Everyone draws their own personal line around such events and there is bound to be a point where even the most curious onlooker at a train wreck is going to be sickened. For me, and for many others, that apex was hit by "the picture" in the Seattle Times on the morning of Saturday, April 9. It ran on the front page, four columns of glorious full color. It was a picture of Cobain lying dead on the floor of his greenhouse. You can see Kurt's torso, his right leg, his black Converse tennis shoe, his clenched right fist. A door blocks the view of his head, his left arm, and, presumably, the shotgun he used to shoot himself. His Cons are tied just the way mine are usually tied, the way every left-handed kid in America ties them, with big balloon knots. He has white socks on.
The picture ran under the banner headline "Kurt Cobain's troubled last days," but the headline, or even the story, was hardly necessary after seeing the photograph. A Times reporter told me privately that he'd run into a staffer from the National Enquirer who had complimented him on the photo. "You beat us on that one," the Enquirer scribe told him with obvious envy.
Not everyone approached the picture with the same detachment the Enquirer writer brought. In my circle of friends and associates, people are still talking about "the picture" more than any other element of this gruesome tale. "Can you remember a time when either Seattle paper has run a picture of a corpse on the front page?" said one of my friends who works for the rival P-I.
The Times received hundreds of letters complaining about the picture and they ran some of those letters in their newspaper. But they also ran a column where Times executive editor Mike Fancher, usually a bastion of ethics, fell all over himself defending the use of the photo. Fancher wrote that the picture met the Times criteria of "whether an important journalistic purpose will be served....The overriding conclusion was that this picture met that test by establishing an essential reality about Cobain's death. Our concern was that Cobain's suicide would be romanticized by some--suicide, the ultimate high." What Fancher fails to note is that the Times stands to profit considerably from their syndication rights to this picture. They offered the shot to Time magazine for $10,000 and they've sold it so far to several tabloid newspapers in the East and to People magazine. My Times source told me the paper would probably make "a million dollars" off the rights to this particular photo. "This is not about morality," the Times reporter told me. "This is business." And business goes on, despite the death of Cobain, with little time to stop for grief or reflection.
Despite Fancher's excuse that the picture doesn't romanticize Cobain, the coverage that has continued in most newspapers, including the Times (and on TV and radio), has romanticized Cobain's troubled life at the expense of his work. "What makes these writers think they can turn a sad and lonely life into a piece of art?" commented one of my friends. In this gluttony of coverage almost nothing has been mentioned in the mainstream media about his music: the albums he and Nirvana made, and the concerts they performed, have been forgotten. Those recordings and performances are why Cobain mattered in the first place, but in his death they have become but a footnote to his sensationalistic obituary. Cobain can't be libeled now so he's become the public domain of blowhards like Rush Limbaugh and Andy Rooney. Rooney, old fool that he is, used the forum of "60 Minutes" to tell us that because Kurt had a drug problem "his music may not have made much sense either." But this music did make sense to me: whether it was made by an artist with a drug problem, or whether it had been made by an old coot with his head up his ass, the work had a life apart from the man who made it. Nothing they could ever say about Kurt Cobain's personal turmoil--and there's no denying that turmoil was great--should change our view of the music he made.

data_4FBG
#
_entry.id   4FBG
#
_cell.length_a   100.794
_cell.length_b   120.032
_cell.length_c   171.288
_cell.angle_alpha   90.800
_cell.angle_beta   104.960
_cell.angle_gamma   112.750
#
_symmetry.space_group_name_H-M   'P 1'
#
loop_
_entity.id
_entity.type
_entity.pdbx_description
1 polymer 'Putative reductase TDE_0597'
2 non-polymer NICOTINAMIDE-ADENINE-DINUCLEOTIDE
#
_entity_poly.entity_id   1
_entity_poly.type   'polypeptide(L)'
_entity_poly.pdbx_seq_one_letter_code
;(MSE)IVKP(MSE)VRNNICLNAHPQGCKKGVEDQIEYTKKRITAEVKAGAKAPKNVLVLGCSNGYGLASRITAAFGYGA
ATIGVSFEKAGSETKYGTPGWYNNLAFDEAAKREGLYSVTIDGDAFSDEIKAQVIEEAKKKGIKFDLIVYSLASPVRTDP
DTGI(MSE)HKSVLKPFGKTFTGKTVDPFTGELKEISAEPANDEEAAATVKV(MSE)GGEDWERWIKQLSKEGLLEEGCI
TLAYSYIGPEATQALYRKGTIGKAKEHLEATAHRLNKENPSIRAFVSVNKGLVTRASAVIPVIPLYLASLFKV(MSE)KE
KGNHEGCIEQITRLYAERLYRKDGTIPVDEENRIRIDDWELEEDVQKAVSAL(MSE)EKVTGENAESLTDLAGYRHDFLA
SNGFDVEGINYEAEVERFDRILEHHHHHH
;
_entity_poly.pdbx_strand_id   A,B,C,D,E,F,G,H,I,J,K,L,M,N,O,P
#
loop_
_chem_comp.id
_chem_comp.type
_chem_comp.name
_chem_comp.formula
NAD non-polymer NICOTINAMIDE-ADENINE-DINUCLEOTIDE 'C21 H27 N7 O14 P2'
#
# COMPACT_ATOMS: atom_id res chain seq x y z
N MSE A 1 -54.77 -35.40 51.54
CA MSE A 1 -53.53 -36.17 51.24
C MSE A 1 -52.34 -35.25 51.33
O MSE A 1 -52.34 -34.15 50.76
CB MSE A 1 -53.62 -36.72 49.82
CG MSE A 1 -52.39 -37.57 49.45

At first, the media coverage concentrated on the tragedy itself, but now drugs seemed to have settled in as the easy culprit that many journalists have decided to pin this death on. And like most of the hysterical debate about drugs that goes on in this country, the drugs themselves have become personified as the true source of evil in this matter. The interview with one of Kurt's heroin dealers (a story the Times ran on April 20) seems to me to be at best misguided, and perhaps downright dangerous. By even asking questions like "Seattle scene and heroin use: How bad is it?" the Times demeans and diminishes the local music scene and glosses over a problem with addiction that encompasses all aspects of our society, with no regard for particular professions. Drug abuse is not a problem unique to musicians and studies have consistently shown that abuse is most common among doctors and nurses. But don't expect to see a headline soon that says "The AMA and methadone use: How bad is it?" because that scenario does not fit the way we want to view our medical professionals.
For too long in this culture we've attempted to blame all our social ills on our art forms, and Kurt Cobain's death gives us another easy target to talk about the evil of rock 'n' roll. It is true that Jimi and Janis and Jim and Kurt all died at the same age, but plenty of other 27-year-olds die untimely deaths and don't make it in the headlines. This argument continues to divert us from the underlying problems of society: whether it's violent cop shows on TV or "grunge rock," art itself does not create social angst or social problems, it only reflects them. Drugs did not kill Kurt Cobain. Sadly, he killed himself.